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Open Access Highly Accessed Research article

Assessment of methods for amino acid matrix selection and their use on empirical data shows that ad hoc assumptions for choice of matrix are not justified

Thomas M Keane1*, Christopher J Creevey2, Melissa M Pentony3, Thomas J Naughton4 and James O Mclnerney1

Author Affiliations

1 Bioinformatics Laboratory, Department of Biology, National University of Ireland, Maynooth, Co. Kildare, Ireland

2 Bork Group, EMBL Heidelberg, Heidelberg, Germany

3 Department of Computer Science, University College London, Gower Street, London, UK

4 Department of Computer Science, National University of Ireland, Maynooth, Co. Kildare, Ireland

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BMC Evolutionary Biology 2006, 6:29  doi:10.1186/1471-2148-6-29

Published: 24 March 2006



In recent years, model based approaches such as maximum likelihood have become the methods of choice for constructing phylogenies. A number of authors have shown the importance of using adequate substitution models in order to produce accurate phylogenies. In the past, many empirical models of amino acid substitution have been derived using a variety of different methods and protein datasets. These matrices are normally used as surrogates, rather than deriving the maximum likelihood model from the dataset being examined. With few exceptions, selection between alternative matrices has been carried out in an ad hoc manner.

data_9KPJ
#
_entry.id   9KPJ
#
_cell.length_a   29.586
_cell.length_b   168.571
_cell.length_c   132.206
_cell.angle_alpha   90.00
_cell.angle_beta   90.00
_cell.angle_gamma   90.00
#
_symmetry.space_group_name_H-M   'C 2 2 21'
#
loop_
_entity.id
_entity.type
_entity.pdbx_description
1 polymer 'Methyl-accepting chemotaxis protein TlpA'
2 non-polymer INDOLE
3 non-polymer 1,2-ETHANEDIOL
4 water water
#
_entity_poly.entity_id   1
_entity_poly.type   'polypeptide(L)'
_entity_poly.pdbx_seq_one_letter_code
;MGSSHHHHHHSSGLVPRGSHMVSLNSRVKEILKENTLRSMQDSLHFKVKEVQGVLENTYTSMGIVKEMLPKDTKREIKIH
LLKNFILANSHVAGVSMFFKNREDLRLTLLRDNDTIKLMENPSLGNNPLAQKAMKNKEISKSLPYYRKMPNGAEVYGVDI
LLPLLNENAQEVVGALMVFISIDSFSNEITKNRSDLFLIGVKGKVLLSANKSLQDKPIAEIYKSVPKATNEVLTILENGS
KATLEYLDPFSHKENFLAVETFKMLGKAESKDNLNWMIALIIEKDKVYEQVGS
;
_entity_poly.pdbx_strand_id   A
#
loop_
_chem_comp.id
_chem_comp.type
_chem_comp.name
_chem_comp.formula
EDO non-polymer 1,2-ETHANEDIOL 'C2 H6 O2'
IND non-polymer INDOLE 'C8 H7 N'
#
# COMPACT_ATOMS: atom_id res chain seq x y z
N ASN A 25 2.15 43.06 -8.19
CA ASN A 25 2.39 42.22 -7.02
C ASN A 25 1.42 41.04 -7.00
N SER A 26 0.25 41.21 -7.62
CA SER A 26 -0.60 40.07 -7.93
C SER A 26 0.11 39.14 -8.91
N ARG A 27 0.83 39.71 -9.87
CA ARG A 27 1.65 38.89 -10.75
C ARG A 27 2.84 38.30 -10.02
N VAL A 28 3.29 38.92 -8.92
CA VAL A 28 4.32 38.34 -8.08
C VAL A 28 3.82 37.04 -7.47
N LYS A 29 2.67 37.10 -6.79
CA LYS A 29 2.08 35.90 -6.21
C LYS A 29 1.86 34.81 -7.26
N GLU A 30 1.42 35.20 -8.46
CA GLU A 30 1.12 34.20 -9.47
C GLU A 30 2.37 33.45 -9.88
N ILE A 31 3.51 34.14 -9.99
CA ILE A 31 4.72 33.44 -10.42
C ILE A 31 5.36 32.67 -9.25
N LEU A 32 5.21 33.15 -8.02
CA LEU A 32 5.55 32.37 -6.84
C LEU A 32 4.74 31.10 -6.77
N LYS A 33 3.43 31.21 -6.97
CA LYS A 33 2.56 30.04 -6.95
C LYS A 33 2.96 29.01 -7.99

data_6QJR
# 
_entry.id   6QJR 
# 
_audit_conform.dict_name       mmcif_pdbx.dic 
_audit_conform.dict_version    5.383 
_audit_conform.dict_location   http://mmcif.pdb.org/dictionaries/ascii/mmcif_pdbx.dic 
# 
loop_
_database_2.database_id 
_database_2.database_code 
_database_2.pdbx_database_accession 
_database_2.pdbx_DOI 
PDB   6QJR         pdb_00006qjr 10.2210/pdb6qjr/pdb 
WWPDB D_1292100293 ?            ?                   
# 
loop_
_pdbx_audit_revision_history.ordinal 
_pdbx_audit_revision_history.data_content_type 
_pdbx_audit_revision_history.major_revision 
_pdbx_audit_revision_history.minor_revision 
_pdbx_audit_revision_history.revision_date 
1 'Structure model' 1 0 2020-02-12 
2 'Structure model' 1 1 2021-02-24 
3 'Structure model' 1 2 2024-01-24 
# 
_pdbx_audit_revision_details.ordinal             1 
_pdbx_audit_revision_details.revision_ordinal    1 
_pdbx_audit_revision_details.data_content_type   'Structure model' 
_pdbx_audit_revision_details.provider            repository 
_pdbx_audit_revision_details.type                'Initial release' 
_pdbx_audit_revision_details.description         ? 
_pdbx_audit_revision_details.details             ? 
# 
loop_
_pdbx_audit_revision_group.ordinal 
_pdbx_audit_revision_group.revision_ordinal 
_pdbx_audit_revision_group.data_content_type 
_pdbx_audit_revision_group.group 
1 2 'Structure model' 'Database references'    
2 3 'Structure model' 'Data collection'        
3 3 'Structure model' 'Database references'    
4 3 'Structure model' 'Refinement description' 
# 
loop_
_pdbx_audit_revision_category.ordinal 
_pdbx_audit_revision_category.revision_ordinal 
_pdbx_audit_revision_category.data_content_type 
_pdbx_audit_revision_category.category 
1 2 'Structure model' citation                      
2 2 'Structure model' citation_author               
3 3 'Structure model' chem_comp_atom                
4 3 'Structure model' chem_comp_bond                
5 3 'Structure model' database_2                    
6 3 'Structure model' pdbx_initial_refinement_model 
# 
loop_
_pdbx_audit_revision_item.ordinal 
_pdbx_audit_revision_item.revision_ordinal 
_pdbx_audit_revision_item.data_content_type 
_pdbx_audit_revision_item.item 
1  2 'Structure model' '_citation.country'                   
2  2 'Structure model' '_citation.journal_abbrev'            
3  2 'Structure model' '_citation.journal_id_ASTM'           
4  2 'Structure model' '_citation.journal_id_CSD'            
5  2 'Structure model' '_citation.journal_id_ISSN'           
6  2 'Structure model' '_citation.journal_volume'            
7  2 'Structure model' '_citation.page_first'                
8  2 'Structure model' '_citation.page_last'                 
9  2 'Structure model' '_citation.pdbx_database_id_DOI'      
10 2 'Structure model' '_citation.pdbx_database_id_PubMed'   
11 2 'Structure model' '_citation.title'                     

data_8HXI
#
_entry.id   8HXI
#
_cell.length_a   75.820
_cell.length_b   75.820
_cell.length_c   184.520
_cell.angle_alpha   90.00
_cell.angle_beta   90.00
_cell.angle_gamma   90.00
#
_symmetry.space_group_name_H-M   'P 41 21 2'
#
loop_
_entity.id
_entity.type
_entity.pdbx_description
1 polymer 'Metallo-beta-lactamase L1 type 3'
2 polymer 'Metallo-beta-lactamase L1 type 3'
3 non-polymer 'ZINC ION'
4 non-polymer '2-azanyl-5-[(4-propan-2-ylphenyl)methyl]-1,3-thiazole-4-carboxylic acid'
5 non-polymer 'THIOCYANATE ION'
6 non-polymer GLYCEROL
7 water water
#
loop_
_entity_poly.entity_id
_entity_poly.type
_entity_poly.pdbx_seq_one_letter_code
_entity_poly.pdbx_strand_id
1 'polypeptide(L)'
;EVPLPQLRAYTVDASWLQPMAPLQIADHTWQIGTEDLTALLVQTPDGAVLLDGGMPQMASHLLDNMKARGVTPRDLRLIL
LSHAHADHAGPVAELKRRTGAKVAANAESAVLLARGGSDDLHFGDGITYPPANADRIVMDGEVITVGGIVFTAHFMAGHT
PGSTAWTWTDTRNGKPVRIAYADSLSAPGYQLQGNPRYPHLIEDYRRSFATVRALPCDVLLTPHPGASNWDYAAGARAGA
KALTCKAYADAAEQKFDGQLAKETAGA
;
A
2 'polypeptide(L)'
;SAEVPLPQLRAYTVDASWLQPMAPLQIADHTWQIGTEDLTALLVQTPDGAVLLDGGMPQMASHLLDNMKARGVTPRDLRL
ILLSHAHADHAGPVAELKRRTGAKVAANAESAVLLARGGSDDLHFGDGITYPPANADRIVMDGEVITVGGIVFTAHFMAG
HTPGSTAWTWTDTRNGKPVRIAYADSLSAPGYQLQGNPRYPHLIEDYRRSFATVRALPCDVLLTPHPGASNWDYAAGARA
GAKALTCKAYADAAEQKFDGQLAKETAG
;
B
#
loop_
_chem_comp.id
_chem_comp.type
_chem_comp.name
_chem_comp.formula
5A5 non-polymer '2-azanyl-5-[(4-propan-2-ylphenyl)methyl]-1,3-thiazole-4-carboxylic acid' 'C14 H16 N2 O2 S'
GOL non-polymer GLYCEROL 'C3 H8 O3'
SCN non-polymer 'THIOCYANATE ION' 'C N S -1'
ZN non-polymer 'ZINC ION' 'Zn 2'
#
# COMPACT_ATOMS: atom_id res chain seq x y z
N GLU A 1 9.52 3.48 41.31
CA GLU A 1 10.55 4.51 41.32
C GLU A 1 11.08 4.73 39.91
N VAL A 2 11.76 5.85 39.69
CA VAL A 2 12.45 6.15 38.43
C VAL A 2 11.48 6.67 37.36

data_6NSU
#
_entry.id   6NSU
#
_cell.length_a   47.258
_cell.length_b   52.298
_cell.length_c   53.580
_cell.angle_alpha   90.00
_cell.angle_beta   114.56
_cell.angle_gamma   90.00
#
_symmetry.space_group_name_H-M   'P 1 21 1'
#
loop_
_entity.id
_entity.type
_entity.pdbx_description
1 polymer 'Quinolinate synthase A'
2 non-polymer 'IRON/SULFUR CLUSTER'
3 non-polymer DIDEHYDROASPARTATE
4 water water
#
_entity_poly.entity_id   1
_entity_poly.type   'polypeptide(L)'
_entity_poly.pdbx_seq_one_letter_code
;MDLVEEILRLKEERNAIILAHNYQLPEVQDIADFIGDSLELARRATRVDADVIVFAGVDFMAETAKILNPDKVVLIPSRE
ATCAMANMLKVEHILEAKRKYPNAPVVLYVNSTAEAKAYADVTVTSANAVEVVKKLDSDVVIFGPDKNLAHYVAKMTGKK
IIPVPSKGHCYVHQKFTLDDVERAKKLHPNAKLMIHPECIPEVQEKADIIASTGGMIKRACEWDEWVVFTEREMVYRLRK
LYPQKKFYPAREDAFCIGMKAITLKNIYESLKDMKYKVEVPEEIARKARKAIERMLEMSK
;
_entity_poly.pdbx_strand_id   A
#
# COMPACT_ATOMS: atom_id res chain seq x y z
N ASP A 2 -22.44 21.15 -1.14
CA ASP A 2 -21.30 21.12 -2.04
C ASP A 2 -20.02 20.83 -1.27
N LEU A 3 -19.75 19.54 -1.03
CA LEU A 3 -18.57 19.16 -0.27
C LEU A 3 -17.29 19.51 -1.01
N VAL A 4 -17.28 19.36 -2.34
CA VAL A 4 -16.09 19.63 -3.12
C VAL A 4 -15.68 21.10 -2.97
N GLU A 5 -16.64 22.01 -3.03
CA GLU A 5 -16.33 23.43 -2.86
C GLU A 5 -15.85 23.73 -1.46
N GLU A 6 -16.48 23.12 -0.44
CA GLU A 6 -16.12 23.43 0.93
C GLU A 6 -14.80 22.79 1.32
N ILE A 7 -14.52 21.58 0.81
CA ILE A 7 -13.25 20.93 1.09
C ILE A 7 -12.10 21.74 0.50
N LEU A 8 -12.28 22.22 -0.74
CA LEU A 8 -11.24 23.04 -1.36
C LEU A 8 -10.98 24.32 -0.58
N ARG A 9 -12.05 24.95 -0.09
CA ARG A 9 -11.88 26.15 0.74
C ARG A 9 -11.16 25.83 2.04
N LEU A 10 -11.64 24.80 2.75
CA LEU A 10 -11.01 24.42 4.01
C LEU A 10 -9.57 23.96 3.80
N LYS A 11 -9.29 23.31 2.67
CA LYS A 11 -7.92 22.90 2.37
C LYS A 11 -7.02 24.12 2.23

We start by highlighting the potential dangers of arbitrarily choosing protein models by demonstrating an empirical example where a single alignment can produce two topologically different and strongly supported phylogenies using two different arbitrarily-chosen amino acid substitution models. We demonstrate that in simple simulations, statistical methods of model selection are indeed robust and likely to be useful for protein model selection. We have investigated patterns of amino acid substitution among homologous sequences from the three Domains of life and our results show that no single amino acid matrix is optimal for any of the datasets. Perhaps most interestingly, we demonstrate that for two large datasets derived from the proteobacteria and archaea, one of the most favored models in both datasets is a model that was originally derived from retroviral Pol proteins.


This demonstrates that choosing protein models based on their source or method of construction may not be appropriate.